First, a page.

Comcast Set to Buy Time Warner Cable for $45 Billion

A merger between the two largest U.S. cable companies faces an uphill regulatory battle

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The Comcast Center, home to Comcast's corporate headquarters, in Philadelphia

Comcast, the nation’s largest cable company, announced a deal Thursday to buy Time Warner Cable in a blockbuster merger worth about $45 billion. The proposed deal will be intensely scrutinized by the U.S. government, including the Justice Department, which will address antitrust concerns, and the Federal Communications Commission, which is charged with ensuring that the deal serves the public interest. The federal government review will take about one year.

Combining the No. 1 and No. 2 cable companies in the country would create a corporate behemoth with approximately 33 million customers. Comcast already owns NBCUniversal, one of the crown jewels of the media industry, after buying the company from industrial conglomerate General Electric in a highly controversial deal made complete last year.

As part of the deal, Comcast will extend its commitment to follow the FCC’s open-Internet rules in the Time Warner Cable acquisition. Last month, a federal court struck down the FCC’s open-Internet rule — serving a major blow to Net neutrality — but Comcast had previously agreed to abide by the rules until 2018 as part of its acquisition of NBCUniversal. Net neutrality is the principle that Comcast, Verizon and AT&T shouldn’t be able to favor certain Internet services at the expense of rivals.

If successful, the deal — first reported by CNBC — will end efforts by Charter Communications to buy Time Warner Cable. Last month, Time Warner Cable refused Charter’s $132.50 per share proposal as a “nonstarter,” because the price was too low. For months, Liberty Media, the broadband giant led by billionaire mogul John Malone, had made no secret of its interest in buying Time Warner Cable, but its efforts were spurned. Malone, the legendary cable-industry pioneer, is the largest Charter shareholder, with about 27% of the company’s shares. Comcast is offering Time Warner Cable about $160 per share.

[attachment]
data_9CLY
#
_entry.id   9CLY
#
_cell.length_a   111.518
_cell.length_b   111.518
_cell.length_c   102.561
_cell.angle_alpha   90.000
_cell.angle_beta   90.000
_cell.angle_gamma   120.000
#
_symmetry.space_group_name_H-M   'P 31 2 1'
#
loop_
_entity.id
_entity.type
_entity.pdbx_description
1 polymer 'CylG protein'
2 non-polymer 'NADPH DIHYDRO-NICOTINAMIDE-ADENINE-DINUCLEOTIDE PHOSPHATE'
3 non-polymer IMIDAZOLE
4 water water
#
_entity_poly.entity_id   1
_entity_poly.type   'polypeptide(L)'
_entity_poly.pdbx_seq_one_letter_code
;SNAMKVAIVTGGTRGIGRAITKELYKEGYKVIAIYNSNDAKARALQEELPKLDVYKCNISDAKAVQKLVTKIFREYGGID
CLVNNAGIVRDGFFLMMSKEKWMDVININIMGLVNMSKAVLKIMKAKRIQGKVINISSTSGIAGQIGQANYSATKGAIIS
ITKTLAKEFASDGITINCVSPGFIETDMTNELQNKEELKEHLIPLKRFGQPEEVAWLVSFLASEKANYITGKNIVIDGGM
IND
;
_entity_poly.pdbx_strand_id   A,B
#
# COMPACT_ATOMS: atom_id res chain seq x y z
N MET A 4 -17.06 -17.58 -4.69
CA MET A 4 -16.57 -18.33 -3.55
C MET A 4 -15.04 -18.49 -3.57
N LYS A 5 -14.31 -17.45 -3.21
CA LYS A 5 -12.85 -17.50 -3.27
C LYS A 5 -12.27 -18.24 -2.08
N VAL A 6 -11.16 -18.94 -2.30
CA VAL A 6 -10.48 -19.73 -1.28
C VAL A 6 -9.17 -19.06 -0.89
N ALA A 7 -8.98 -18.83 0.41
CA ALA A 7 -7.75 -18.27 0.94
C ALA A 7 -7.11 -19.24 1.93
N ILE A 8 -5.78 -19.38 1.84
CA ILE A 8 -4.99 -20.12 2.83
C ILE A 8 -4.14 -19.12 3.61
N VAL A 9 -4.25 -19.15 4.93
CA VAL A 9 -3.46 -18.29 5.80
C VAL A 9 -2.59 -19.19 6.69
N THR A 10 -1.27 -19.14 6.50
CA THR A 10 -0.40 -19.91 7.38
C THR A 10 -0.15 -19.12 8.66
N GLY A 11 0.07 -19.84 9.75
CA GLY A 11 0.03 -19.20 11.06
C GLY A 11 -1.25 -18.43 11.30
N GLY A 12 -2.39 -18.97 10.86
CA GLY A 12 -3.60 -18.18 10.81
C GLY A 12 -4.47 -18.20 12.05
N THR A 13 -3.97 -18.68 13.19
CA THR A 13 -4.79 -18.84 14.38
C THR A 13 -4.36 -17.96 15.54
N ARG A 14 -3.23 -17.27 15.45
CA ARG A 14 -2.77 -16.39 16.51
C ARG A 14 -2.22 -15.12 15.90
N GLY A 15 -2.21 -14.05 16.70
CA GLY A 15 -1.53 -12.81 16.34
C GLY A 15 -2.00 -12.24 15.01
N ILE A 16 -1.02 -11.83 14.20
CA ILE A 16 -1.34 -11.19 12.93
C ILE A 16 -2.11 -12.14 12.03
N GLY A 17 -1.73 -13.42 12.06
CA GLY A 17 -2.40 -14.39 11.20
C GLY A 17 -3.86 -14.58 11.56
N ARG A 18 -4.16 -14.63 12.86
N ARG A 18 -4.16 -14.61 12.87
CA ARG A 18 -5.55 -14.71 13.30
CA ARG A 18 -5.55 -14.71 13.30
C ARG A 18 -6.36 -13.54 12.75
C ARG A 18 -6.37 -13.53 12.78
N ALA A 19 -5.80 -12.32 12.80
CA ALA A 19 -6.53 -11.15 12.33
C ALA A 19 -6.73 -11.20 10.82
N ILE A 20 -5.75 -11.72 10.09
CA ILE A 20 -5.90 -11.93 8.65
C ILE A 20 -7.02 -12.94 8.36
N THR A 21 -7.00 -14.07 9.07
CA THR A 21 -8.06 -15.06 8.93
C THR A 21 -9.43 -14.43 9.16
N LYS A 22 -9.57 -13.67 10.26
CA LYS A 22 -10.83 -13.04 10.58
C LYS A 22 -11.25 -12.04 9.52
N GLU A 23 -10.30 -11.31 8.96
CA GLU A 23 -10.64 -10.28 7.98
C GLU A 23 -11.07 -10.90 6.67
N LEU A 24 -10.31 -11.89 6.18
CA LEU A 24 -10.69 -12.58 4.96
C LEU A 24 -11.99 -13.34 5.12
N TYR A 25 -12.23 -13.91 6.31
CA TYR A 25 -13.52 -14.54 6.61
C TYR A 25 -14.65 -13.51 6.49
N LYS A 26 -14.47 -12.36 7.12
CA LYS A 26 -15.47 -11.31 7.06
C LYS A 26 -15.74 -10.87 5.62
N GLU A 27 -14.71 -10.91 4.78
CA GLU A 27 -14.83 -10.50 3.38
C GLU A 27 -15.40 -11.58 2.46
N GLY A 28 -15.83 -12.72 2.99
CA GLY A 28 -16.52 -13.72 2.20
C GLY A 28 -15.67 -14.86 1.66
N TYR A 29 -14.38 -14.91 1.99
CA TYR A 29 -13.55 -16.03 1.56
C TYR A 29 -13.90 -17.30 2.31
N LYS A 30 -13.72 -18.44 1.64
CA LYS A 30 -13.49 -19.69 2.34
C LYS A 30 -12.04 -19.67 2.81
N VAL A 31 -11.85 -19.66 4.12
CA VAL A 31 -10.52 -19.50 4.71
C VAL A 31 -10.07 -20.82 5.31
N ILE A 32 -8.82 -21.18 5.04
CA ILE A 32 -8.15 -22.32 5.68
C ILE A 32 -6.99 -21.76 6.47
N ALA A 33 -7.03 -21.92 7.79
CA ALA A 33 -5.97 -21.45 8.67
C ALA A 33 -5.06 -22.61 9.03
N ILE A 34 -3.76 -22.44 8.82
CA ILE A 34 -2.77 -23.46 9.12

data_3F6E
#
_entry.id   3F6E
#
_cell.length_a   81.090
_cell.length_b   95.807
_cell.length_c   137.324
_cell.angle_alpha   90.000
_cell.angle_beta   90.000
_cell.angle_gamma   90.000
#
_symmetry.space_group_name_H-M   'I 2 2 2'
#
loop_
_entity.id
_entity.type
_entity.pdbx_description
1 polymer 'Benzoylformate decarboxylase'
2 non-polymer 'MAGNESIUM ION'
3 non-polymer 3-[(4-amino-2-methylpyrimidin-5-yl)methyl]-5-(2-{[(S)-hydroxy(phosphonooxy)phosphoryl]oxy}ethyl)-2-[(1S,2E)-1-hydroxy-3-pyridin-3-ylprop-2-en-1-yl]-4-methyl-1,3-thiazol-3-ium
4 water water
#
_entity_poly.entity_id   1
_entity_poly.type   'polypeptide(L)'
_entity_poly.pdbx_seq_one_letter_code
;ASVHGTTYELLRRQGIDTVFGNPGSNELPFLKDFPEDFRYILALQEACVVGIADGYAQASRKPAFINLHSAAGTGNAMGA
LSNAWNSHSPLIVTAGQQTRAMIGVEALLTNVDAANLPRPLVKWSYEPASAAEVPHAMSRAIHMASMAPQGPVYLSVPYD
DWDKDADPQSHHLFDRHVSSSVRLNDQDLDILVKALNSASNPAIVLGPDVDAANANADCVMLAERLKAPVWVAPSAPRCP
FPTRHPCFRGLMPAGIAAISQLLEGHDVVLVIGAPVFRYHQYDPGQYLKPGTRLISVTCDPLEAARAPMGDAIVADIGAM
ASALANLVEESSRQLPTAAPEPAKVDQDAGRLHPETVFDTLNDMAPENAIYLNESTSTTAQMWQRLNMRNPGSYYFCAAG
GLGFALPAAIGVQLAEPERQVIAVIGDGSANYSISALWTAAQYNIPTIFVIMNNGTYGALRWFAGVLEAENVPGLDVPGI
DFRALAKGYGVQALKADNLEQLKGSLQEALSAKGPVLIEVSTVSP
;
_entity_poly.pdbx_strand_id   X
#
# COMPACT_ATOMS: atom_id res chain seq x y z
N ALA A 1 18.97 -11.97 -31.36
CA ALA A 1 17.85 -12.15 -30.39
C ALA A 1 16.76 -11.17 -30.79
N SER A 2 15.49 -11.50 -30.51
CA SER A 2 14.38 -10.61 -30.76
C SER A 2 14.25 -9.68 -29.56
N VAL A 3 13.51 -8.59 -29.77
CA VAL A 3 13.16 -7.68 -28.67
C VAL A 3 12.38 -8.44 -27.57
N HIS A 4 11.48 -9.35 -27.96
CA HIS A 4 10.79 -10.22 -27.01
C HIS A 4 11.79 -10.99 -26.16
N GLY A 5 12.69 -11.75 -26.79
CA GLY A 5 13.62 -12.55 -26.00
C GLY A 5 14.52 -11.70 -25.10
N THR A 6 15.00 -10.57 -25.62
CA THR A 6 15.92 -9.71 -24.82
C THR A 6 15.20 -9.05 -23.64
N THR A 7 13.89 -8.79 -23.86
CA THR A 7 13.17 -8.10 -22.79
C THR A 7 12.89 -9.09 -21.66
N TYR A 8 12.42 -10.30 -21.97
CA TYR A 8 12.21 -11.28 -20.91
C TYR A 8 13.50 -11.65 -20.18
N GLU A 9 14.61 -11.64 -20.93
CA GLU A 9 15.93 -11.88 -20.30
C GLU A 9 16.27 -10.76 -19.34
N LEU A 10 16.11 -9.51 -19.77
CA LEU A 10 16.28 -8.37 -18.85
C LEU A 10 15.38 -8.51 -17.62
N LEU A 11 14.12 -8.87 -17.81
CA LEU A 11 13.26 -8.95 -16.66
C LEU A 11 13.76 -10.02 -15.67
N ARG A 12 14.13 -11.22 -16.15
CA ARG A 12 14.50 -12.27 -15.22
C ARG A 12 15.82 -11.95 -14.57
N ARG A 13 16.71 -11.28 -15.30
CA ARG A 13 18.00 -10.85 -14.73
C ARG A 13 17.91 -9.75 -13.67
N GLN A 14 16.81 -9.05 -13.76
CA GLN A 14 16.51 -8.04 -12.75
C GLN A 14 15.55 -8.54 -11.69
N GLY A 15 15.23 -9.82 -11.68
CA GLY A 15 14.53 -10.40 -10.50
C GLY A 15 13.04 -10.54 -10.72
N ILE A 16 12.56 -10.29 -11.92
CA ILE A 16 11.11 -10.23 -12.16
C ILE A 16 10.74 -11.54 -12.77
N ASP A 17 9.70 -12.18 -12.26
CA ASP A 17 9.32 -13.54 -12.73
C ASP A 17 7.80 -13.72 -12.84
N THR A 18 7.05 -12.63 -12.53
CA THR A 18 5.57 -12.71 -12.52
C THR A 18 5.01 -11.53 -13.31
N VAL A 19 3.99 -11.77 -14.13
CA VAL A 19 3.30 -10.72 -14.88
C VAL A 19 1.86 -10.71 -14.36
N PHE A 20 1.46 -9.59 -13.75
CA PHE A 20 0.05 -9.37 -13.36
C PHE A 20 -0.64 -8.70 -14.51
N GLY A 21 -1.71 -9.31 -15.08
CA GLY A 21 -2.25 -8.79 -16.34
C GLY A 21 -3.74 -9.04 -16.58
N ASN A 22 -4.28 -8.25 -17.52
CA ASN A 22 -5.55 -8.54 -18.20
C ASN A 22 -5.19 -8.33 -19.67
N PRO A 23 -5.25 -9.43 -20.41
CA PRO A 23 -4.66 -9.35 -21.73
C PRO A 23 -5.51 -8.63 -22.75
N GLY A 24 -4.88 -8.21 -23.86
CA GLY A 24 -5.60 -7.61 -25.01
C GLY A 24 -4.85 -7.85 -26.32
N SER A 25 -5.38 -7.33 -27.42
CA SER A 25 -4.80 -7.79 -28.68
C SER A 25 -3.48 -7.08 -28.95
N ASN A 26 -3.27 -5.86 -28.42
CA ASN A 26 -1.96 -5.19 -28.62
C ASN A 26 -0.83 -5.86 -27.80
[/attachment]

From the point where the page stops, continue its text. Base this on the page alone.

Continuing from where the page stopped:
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For the combined Comcast–Time Warner Cable, this deal will have substantial business benefits. In particular, the combined company would have increased leverage in contentious negotiations with the TV broadcasters over “retransmission consent fees,” which the cable and satellite companies must pay for the right to carry popular programming like prime-time shows and sports. These fees were at the heart of a recent dispute between CBS and Time Warner Cable, which led to an unprecedented, monthlong CBS blackout for more than 3 million Time Warner Cable subscribers in New York City, Los Angeles and Dallas.

Navigating the regulatory hurdles will be a tough undertaking for Comcast, but the company showed a willingness to do so when it purchased NBCUniversal, a deal that was subject to numerous conditions imposed by the Justice Department. Comcast does have a few legal precedents working in its favor. The D.C. Circuit Court of Appeals has twice thrown out an FCC cap limiting cable ownership to 30% of the pay-TV market — the most recent decision was in 2009.

From an industry perspective, Time Warner Cable is an attractive takeover target because of its major presence in several important markets, including New York City, Los Angeles and Dallas, as well as large swaths of Ohio, North Carolina and Maine. (Time Warner Cable was spun off from TIME parent Time Warner in 2009.)

Comcast does not expect that the proposed merger would result in the combined entity having more than 30% of the market. But in order to help assuage regulators, Comcast said it’s willing to jettison as many as 3 million subscribers in order to make sure the new company falls below the 30% threshold. That means that Comcast could sell off a chunk of Time Warner Cable’s business to another cable company.

Public-interest groups reacted swiftly to condemn the proposed merger. “In an already uncompetitive market with high prices that keep going up and up, a merger of the two biggest cable companies should be unthinkable,” Craig Aaron, president and CEO of Free Press, said in a statement. “This deal would be a disaster for consumers and must be stopped.” John Bergmayer, senior staff attorney at Public Knowledge, said, “Comcast cannot be allowed to purchase Time Warner Cable. Antitrust authorities and the FCC must stop it.”